A patient’s allergy status should always be discussed, and documented if possible, before they receive any medication. The term ‘sulfur’ allergy is often documented and can be very misleading.
Sulfur is a natural element, important in everyday life, and exists in many forms; sulfur powder, sulfates, sulfites, sulfonamide antibiotics and non-antibiotic sulfonamides. Sulfur powder is commonly used in gardening and while inhalation or skin contact may cause irritation, allergy has not been described. Sulfates are common compounds found in a variety of products from drugs, such as morphine sulphate, to soaps and cosmetics. Some sulfates can be irritant to the skin and eyes, but again do not actually cause an allergic reaction. Sulfites are used as preservatives in foods and drugs, and can cause respiratory reactions and very rarely cause anaphylaxis, predominantly in asthmatics.
Sulfonamide antibiotics include sulfamethoxazole, which is used synergistically in combination with trimethoprim, sulfadiazine, sulfadoxine and sulfacetamide. Sulfasalazine, used for rheumatoid arthritis, ulcerative colitis and Crohn’s disease, is a combination of sulfapyridine (a sulfonamide antibiotic) and a salicylate.
Approximately 3% of patients have reported mild hypersensitivity to sulfamethoxazole/trimethoprim, however, sulfonamides do account for a number of cases of life-threatening Stevens-Johnson syndrome and toxic epidermal necrolysis. In addition, HIV patients are up to 60% more likely to experience allergic reaction compared to those without the condition.
A ‘sulfonamide’ is a compound that contains a sulfonyl group.
Figure 1. Sulfonamide structure.
A Sulfonyl group, basic structure – present in many drugs
B Sulfamethoxazole. The arylamine moiety, and also the 5-member ring containing a nitrogen atom, is thought to be important for hypersensitivity reactions.
The exact mechanism of allergic reactions to sulfonamides is not completely understood, but some principles are evident. The arylamine group (Figure 1) is oxidised by the cytochrome P450 system, resulting in a hydroxylamine intermediate metabolite, which can be reduced by glutathione and excreted. The reactive hydroxylamine can bind to proteins and has been shown to be associated with hypersensitivity.
Figure 2. Sulfonamides and related structures. (Click on individual images to view in new window)
Some medications contain the sulfonyl moiety such as frusemide, gliclazide, and celecoxib (Figure 2), but do not contain the arylamine group. Studies have shown that the association of an allergy to sulfonamide antibiotics and other sulfonamide drugs is no stronger than comparing them to penicillins. Patients who have had an allergic reaction to one medication do have a higher chance of experiencing an allergic reaction to another medication, however this does not imply cross-reactivity.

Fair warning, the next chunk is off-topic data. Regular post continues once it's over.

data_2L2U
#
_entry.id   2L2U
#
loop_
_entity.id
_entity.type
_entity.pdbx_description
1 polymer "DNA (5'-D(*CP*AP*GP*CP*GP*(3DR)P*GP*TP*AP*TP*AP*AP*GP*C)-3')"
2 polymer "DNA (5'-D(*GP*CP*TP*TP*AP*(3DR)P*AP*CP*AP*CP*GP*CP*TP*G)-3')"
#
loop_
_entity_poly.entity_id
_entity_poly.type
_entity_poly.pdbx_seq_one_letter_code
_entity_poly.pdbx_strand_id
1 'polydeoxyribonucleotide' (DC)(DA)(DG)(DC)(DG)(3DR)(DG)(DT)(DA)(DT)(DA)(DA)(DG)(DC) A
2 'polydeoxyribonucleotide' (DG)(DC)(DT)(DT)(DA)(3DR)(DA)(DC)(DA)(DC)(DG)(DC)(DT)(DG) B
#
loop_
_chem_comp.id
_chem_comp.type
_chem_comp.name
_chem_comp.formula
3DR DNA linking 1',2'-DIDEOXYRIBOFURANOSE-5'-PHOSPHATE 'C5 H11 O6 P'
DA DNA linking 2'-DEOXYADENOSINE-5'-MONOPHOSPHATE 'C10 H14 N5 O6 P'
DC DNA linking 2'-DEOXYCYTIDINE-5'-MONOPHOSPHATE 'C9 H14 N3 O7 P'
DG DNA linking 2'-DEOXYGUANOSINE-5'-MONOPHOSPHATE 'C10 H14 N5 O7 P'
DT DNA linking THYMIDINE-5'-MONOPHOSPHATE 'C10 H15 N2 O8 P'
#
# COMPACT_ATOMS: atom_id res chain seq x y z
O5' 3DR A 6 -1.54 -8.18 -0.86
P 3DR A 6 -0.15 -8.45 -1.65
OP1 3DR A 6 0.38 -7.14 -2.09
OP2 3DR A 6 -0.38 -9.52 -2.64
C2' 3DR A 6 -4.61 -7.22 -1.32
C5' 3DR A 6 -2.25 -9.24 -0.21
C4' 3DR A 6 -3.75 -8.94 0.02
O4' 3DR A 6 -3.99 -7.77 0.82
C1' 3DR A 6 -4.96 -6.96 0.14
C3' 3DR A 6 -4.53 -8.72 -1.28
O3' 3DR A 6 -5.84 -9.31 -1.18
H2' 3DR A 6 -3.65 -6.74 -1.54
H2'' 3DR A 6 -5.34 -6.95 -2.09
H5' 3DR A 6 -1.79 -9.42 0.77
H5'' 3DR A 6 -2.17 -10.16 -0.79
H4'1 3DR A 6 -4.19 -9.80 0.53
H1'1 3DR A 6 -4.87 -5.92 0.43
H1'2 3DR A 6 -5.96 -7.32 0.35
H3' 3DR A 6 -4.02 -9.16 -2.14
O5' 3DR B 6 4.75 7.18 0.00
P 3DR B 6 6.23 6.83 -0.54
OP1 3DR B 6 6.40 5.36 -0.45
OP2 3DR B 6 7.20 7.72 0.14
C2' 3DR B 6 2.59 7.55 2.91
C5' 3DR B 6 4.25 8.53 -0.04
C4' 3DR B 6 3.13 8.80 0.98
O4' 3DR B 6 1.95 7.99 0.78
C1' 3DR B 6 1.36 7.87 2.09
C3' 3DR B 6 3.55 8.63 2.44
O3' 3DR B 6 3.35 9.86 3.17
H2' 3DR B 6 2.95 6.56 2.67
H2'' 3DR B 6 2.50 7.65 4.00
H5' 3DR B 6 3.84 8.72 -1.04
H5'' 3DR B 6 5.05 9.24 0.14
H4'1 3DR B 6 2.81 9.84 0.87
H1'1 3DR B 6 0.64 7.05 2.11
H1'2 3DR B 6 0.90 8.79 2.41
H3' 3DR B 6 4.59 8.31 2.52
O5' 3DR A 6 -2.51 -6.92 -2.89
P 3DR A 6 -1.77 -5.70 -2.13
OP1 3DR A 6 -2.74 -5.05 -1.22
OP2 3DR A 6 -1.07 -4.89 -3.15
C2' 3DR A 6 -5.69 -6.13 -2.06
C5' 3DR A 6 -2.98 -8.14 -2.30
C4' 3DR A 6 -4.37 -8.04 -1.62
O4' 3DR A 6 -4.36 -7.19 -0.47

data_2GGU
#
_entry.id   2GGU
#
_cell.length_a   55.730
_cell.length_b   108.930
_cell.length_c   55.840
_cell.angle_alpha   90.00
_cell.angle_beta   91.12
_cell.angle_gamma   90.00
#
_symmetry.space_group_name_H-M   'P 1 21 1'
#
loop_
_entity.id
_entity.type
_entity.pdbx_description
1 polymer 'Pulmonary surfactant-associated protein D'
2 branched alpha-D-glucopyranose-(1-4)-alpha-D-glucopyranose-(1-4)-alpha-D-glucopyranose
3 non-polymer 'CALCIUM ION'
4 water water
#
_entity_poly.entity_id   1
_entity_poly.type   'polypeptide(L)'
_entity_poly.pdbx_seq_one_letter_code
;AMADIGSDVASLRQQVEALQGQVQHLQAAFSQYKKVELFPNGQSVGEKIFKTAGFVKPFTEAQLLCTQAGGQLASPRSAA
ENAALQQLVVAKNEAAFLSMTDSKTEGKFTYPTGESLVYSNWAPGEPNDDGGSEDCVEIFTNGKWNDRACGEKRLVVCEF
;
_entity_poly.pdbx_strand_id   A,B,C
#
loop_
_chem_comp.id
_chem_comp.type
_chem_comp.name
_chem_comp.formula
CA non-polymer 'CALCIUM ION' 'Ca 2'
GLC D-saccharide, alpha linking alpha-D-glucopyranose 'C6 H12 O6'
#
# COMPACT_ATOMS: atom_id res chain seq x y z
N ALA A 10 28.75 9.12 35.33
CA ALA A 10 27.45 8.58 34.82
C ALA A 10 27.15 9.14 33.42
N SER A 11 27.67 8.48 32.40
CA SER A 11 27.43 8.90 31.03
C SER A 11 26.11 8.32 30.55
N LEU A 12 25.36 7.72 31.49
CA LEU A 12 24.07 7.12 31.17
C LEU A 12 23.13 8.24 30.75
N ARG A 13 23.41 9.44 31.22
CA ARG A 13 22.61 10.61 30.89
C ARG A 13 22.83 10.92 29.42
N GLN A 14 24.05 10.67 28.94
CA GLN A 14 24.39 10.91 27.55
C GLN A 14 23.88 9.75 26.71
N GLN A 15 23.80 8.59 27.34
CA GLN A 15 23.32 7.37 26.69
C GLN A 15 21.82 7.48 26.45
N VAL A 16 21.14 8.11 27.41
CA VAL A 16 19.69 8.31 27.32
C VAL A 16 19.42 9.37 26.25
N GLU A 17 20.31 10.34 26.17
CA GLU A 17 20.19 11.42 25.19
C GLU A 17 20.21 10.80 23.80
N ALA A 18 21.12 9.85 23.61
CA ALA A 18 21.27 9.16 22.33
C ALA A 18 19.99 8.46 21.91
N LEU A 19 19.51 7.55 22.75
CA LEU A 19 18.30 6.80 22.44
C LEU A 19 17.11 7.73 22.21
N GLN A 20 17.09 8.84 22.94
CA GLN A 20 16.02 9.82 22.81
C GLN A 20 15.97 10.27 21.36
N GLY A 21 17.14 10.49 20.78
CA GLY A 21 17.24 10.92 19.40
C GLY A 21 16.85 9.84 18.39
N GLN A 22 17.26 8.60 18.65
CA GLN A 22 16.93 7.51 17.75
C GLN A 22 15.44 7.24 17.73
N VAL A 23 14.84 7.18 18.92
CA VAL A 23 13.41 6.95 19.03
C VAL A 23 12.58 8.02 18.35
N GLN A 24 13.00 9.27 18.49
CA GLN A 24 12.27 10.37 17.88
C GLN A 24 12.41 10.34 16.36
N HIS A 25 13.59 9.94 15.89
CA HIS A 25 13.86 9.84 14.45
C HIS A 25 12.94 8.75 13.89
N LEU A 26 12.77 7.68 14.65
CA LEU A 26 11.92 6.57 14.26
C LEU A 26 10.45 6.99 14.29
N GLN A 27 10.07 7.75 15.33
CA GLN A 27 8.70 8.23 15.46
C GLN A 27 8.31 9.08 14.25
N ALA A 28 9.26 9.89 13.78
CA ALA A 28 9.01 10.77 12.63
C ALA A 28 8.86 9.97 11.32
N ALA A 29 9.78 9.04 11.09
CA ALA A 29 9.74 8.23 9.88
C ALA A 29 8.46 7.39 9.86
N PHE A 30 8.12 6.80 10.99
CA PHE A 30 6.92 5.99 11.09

Patients should be educated on their particular allergies and not simply told “you have an allergy to sulfur”. They should know the exact medication and what the relevant reaction was. There was a case report of a patient, who had a documented sulfonamide allergy, who started legal action after being told her post-operative rash was due to morphine sulphate. It should be recognised that morphine and many other drugs can cause histamine release, which can result in flushing and itching of the skin but is not necessarily an allergic reaction. In addition, patients who have had an allergic reaction to sulfamethoxazole/trimethoprim should be treated as if allergic to both medications and not simply labelled as having a ‘sulfur’ allergy. If the reaction was mild, the patient may be challenged with trimethoprim if it is required to confirm the exact allergen.
In conclusion, an allergy to antibiotic sulfonamides does not imply cross-reactivity to non-antibiotic sulfonamides, sulfur, sulfates or sulphites. An accurate history of allergies and reactions is important to avoid both adverse effects in patients, as well as unnecessary stress due to misunderstandings.
- Smith W, Katelaris CH. ‘Sulfur allergy’ label is misleading. Aust Prescr 2008; 31(1): 8-10.
- ASCIA Education Resources Patient Information. Sulfonamide Antibiotic Allergy. Balgowlah: Australasian Society of Clinical Immunology and Allergy; 2010.
- Slatore CG, Tilles SA. Sulfonamide hypersensitivity. Immunol Clin North Am 2004; 24: 477-90.
- Drug Information Service. Sulfur Allergy. Christchurch: Clinical Pharmacology Bulletin 2003; 68.